Just a couple of months ago, I had called them to see if they had a copy of Tremendous Trifles, since their website said they had a substantial G.K.C. collection. When the owner said they didn't have it and referred me to Barnes & Noble or Amazon, I told her that I wanted to search high and low for a locally-owned shop to purchase from, because I believe in bookstores and want them to stay alive as long as they possibly can. She understatedly said, "Me too, honey."

And now this. A sign of our times. No one cares about books anymore. I am angry.


The Prophet, by Kahlil Gibran

A Treasury of Kahlil Gibran: The Arabic Writings by the author of The Prophet

Antarctic Traveller, Poems by Katha Pollitt

Mrs. Dalloway, by Virginia Woolf

To the Lighthouse, by Virginia Woolf

The Ides of March, by Thornton Wilder

The Scapegoat, by Daphne du Maurier

The Flight of the Falcon, by Daphne du Maurier

Complete Poetry and Selected Prose of Walt Whitman

Complete Poems, by E.E. Cummings

Tales of Ancient Egypt, by Charles Mozley (children's book)

The Nick Adams Stories, by Ernest Hemingway

The Ginger Man, by J.P. Donleavy

The Picture of Dorian Gray, by Oscar Wilde

The Hadj: An American's Pilgrimage to Mecca, by Michael Wolfe

Jungle down the Street, by Jack and Avril Grant White "...is a book by a husband and wife who left their home in south London, to find out for themselves what it is like to live on the banks of the Amazon, the greatest and perhaps the most mysterious river in the world. They traveled some 18,000 miles by plane, riverboat and canoe, making a color-film of the many fascinating aspects of life on the river and in the fabulous jungle cities where money flowed like water during the great rubber boom. Their expedition took them through Brazil, Colombia and Peru, where they met with wild Indian tribes. One of their most enthralling chapters deals with their investigation of Macumba, the strange white and black magic cult which has powerful roots beneath the surface of the everyday life of the Amazon dwellers. They also spent some time on the little known island of Marajó, where they filmed wild buffalo, giant storks and cannibal fish." [This title might be the most exciting.]

The Paradoxes of Mr. Pond, by G. K. Chesterton

Varied Types, by G. K. Chesterton

Stevenson, by G. K. Chesterton


opera for lunch

I'm having opera for lunch, at the art museum. That is amazing and has me excited.

But all I can think about is the cliffs at Land's End, in Cornwall. Sunrises and cream teas and legends and Merlin's Cave and enough grass to cover my entire city. Cold Atlantic winds laden with salted spray. Woolen plaid. Painting with real greens and apricot blushes.
Bedruthan, Cornwall, U.K. (via)

Today is my day for quiet thought, though. Big-picture-contemplation. Sometimes you have to let go of something to find out how much it really means to you, to find your center, to find your footing. So there's no research today. Today, there is silence. And opera.


silent story | 06.23.2013


an invitation

I woke up Monday morning and found myself invited to the following event:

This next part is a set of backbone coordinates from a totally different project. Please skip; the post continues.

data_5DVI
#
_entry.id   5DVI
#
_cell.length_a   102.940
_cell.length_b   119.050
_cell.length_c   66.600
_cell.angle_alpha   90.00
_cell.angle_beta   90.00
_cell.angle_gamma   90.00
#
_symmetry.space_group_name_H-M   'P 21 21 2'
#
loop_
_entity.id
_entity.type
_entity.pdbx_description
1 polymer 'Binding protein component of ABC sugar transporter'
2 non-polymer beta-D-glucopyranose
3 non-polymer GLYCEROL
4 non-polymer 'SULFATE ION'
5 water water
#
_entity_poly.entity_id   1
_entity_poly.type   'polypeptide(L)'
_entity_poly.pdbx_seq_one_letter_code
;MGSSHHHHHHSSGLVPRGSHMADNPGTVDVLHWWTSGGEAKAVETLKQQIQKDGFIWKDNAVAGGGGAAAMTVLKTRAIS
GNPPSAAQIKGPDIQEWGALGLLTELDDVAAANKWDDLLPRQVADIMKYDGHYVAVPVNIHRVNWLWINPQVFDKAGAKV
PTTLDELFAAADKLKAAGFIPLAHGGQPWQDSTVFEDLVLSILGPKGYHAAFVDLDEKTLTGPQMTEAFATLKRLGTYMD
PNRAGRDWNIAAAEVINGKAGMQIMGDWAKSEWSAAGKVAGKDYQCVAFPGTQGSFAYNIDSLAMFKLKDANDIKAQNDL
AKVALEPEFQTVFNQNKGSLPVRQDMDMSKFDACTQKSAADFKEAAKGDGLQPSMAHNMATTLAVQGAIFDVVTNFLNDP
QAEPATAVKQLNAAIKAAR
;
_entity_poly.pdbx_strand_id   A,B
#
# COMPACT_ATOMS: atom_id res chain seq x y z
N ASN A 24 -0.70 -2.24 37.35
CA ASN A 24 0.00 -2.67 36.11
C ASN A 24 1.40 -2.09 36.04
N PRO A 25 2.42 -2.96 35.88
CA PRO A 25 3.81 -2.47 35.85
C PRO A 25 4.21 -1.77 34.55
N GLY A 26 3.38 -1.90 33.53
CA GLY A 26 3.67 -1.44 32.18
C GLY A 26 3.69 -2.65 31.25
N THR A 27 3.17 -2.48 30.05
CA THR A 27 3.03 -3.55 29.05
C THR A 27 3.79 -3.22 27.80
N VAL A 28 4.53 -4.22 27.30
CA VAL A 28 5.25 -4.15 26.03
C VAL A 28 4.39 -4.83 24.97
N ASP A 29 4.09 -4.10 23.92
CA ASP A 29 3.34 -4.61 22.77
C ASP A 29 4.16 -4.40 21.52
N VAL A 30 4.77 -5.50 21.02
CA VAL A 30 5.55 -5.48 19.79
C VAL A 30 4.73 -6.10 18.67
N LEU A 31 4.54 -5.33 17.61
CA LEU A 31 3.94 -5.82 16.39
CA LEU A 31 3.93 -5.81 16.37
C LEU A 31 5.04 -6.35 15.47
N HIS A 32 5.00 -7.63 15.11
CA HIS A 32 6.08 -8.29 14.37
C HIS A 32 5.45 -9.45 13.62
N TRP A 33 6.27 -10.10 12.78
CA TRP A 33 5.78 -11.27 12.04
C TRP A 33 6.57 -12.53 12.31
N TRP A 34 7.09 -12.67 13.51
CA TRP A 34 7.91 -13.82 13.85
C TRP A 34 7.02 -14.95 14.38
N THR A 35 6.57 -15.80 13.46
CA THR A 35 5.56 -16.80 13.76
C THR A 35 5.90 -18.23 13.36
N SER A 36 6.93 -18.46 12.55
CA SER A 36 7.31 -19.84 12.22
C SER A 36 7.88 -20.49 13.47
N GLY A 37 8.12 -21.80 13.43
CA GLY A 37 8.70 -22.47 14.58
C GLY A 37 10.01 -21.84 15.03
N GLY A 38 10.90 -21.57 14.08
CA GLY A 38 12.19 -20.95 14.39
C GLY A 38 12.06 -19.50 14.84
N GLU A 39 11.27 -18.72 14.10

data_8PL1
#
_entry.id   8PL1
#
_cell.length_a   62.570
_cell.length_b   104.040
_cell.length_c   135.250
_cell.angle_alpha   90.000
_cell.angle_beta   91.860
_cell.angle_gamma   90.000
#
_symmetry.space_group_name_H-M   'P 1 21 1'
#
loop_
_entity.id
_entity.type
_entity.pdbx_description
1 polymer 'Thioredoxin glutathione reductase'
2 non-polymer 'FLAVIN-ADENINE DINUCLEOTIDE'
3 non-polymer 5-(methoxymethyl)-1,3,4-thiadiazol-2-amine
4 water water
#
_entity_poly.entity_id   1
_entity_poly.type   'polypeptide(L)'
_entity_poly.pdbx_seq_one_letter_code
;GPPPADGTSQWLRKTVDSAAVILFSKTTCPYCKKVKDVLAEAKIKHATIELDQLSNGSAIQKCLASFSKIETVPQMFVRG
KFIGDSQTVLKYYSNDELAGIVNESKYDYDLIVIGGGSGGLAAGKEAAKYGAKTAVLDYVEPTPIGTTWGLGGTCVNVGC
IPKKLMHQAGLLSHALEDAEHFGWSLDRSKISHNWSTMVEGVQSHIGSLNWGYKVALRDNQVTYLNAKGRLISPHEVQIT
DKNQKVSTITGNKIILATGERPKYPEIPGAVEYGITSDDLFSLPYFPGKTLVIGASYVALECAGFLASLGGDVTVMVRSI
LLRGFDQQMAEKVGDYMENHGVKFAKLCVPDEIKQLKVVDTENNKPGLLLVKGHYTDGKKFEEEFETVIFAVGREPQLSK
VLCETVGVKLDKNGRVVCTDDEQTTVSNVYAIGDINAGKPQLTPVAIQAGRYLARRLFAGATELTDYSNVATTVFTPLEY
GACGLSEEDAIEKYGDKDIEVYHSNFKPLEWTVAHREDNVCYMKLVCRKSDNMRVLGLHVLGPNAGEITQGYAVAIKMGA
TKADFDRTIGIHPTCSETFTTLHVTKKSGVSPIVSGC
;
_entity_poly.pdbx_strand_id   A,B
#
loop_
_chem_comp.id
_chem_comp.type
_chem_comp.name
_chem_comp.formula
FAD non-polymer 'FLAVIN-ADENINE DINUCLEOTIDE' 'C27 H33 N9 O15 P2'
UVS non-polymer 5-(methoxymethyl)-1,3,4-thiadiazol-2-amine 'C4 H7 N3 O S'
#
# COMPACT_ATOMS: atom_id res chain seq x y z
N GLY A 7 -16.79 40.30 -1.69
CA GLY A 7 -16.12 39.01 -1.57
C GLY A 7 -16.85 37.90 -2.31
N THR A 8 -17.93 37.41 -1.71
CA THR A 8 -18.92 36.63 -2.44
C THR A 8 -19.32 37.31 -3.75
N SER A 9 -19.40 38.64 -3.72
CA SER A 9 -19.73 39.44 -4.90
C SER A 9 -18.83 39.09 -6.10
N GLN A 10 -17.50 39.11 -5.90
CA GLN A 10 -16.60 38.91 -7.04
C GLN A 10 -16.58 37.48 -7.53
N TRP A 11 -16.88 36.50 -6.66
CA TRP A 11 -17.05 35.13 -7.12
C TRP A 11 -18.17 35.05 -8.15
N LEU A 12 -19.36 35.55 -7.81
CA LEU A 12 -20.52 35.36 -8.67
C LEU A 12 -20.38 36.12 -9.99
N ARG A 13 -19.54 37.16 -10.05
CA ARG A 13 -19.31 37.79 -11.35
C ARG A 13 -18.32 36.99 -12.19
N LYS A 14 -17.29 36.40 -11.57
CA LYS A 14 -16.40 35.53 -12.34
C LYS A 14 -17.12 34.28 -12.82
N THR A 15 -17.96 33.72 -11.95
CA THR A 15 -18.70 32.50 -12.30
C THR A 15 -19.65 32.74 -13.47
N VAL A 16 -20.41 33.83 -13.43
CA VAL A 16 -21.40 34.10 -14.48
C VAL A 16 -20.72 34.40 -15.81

3$ Burgers + Beer(s) + Pipes / Cigars
Third Floor

It sounded celebratory, so I went, and it was lovely. My hair still smells of several newly-tried pipe tobacco blends. And I left a lavender stem in the giant table drawer. Maybe someone will find it.

This is my post-Knappogue Castle view. That happened on another pub night.


that place between dreaming and waking up

i feel my body move
the haze start to lift
like waking from a crash
my instincts primitive
so full of gratefulness
in disbelief
at the connectedness
my eyes finally see

i cannot believe my eyes
i am alive
i survived
the accidental pioneer
oh, i can explain how i got to the ledge
the mystery is


soft light

a right mind
things you can become nostalgic for
full lungs
things i feel i've never felt before

a soft touch
a deep cut
things that can restore your sanity

now all my questions have found their answer

i closed my eyes
i felt no pain
i wished i could
be born again
to my surprise i woke to find it done

thank you, derek webb, for the precious elocution. today i know the glory of being awake, and tomorrow i will wake up again.


aging with grace and panache | beatrix ost

Personal style and choosing an outfit for one's day or for an event completely changes one's attitude. It is also determined by one's attitude. The circle of life. You know.

That said, I find it quite distressing that people resign themselves to adopting a generationally-dictated style when they reach middle-age. Some even give up their stylistic preferences at the age of 26, citing "practicality" and "grown-up-ness". Outrageous. Also note: Comfort/movability and swimmingly good style are not mutually exclusive, despite all the evidence to the contrary on our sidewalks today.

Here I am to dash those standards to smithereens, and affirm my decision to take my own personality-reflective style to my grave. I'll also offer some inspiration for those who are discouraged by the societal norms for day-to-day senior-wear.

Today's topic is Beatrix Ost: author / visual artist / actress / film and theatre producer / designer. She is snazzy and wears turbans a lot.

via The Gold Book d'Odette
via Advanced Style
via Cult View
via Stylelikeu
via Miss Cavendish
via Advanced Style